Unfortunately, while most of it is covered by the ocean, only a small fraction of the planet's water—about 2.5 percent—is fresh water, and by 2030, supply shortages for drinking water needs are projected to exceed trillions of cubic meters. Desalination plants remove salt from seawater and help provide the fresh water that humans need. But desalination plants are one of the most expensive ways to generate drinking water because of the energy-intensive process of extracting large volumes of seawater and using high pressure to force the water through membranes.
A possible radical solution is to install desalination equipment on floating boats. Powered by nuclear reactors, the ships can sail to drought-affected banner design islands or coasts, bringing clean drinking water and electricity. Mikal Bøe, president of UK-based Core Power, the company that designs the desalination plants, said: "The boats are constantly moving around to fill people's tanks." It may sound whimsical, but the U.S. Navy has used nuclear-powered ships to provide desalination services during disasters in the past, and Russia already has a nuclear-powered ship with nuclear energy used to power desalination equipment.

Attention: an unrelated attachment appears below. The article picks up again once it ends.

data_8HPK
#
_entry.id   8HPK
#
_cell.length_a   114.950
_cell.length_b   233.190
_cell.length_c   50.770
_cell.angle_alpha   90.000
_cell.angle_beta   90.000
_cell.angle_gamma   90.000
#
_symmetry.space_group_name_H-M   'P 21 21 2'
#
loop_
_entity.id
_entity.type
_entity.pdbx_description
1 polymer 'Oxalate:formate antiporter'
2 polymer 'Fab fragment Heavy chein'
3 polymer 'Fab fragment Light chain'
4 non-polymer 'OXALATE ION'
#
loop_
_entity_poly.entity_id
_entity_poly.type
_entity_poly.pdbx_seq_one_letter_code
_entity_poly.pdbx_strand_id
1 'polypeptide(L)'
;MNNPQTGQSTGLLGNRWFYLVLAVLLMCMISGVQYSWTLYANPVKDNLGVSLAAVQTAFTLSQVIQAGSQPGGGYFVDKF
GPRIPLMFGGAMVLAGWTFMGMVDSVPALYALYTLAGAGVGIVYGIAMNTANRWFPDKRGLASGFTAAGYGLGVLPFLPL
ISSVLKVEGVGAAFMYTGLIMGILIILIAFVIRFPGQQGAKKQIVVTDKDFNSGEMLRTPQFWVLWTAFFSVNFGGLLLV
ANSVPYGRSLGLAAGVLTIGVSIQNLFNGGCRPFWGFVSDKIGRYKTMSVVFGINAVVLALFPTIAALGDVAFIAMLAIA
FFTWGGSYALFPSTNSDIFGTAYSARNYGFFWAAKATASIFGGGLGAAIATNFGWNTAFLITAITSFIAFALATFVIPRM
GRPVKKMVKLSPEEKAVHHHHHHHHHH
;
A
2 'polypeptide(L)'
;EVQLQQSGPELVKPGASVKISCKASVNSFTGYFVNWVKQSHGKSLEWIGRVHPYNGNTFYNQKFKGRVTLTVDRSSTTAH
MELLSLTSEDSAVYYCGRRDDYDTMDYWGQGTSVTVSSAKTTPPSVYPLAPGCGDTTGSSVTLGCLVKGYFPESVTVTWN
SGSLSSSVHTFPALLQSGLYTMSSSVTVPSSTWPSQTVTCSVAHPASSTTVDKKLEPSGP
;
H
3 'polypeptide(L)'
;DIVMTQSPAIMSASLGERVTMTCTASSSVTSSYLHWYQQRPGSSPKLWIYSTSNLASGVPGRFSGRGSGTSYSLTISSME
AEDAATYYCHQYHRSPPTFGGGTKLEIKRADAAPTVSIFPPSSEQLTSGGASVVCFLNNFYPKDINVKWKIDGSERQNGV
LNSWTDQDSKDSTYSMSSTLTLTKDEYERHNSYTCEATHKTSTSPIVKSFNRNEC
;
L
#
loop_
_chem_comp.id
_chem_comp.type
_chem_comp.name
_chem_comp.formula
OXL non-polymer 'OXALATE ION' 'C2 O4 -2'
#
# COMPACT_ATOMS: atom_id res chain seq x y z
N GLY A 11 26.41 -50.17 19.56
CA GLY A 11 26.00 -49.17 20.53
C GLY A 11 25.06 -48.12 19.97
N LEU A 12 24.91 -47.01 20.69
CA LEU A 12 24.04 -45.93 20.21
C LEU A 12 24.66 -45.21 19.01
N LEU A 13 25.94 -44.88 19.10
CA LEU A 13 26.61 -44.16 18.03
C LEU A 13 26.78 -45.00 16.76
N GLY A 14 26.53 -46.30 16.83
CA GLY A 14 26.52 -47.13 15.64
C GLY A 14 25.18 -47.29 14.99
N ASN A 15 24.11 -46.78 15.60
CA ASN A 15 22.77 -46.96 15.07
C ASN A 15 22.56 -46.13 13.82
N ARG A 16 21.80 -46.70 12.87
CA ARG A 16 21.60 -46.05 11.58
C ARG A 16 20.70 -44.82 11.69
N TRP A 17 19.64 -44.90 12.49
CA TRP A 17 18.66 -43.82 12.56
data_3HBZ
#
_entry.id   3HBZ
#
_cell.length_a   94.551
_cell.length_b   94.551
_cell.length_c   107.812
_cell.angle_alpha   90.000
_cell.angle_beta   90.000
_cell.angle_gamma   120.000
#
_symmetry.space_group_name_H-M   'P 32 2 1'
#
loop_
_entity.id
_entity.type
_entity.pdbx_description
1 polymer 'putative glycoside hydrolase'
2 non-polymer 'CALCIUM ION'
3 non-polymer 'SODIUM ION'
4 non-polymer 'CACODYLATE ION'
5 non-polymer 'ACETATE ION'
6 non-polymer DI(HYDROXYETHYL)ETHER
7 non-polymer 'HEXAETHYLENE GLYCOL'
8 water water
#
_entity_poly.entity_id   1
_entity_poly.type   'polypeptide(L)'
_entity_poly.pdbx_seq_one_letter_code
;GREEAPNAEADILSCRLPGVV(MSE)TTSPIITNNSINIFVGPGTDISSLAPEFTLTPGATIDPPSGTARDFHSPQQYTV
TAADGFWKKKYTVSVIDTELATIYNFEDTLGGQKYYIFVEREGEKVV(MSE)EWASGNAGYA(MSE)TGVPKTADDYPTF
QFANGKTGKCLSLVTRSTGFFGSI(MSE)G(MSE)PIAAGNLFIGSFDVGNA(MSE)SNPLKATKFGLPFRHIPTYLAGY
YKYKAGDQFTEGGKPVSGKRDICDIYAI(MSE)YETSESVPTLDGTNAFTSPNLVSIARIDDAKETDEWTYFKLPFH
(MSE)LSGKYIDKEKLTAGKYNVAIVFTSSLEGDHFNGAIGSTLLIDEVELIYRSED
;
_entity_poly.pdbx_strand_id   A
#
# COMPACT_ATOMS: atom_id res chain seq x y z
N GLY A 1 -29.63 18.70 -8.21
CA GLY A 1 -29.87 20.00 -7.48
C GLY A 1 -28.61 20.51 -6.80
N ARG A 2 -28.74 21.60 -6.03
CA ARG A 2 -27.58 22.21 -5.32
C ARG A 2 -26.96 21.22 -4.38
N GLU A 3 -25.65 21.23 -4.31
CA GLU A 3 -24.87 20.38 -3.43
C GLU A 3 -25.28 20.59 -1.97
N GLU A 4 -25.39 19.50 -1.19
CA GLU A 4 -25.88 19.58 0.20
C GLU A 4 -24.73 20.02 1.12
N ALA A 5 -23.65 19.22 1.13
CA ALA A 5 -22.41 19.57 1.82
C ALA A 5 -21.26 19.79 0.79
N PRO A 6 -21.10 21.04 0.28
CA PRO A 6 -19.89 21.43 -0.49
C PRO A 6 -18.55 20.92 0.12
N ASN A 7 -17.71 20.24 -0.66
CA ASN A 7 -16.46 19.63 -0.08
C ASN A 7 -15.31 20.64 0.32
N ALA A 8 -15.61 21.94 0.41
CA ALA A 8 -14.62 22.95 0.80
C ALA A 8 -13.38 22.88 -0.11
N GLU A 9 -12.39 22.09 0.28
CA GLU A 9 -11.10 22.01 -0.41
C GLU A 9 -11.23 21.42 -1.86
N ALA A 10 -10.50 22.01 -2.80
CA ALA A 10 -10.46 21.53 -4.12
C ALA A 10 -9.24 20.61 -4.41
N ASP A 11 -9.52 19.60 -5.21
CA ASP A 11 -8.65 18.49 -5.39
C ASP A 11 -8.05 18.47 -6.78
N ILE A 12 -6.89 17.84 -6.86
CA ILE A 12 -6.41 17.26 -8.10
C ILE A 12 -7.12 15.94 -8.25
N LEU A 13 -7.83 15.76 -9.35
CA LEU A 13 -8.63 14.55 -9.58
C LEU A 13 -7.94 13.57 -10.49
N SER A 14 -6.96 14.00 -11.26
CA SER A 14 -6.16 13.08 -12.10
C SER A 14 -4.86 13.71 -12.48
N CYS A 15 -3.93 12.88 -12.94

There are currently about 20,000 desalination plants in the world, almost all of which are built on land. Most desalination plants are located in Saudi Arabia, the United Arab Emirates and Kuwait, and other countries with desalination plants include the United Kingdom, China, the United States, Brazil, South Africa and Australia. But some engineers say it would be cheaper to use these desalination techniques at sea, where it's easier to pump seawater. Engineers have dreamed of building a floating, nuclear-powered desalination system for decades. Nuclear desalination plant large design Nuclear-powered offshore desalination plant designed by Core Power | Photo Credit: Core Power / BBC News Core Power wants to use a vessel like a small oil tanker, with desalination technology installed on board, and a nuclear reactor on board to provide the huge amount of energy needed.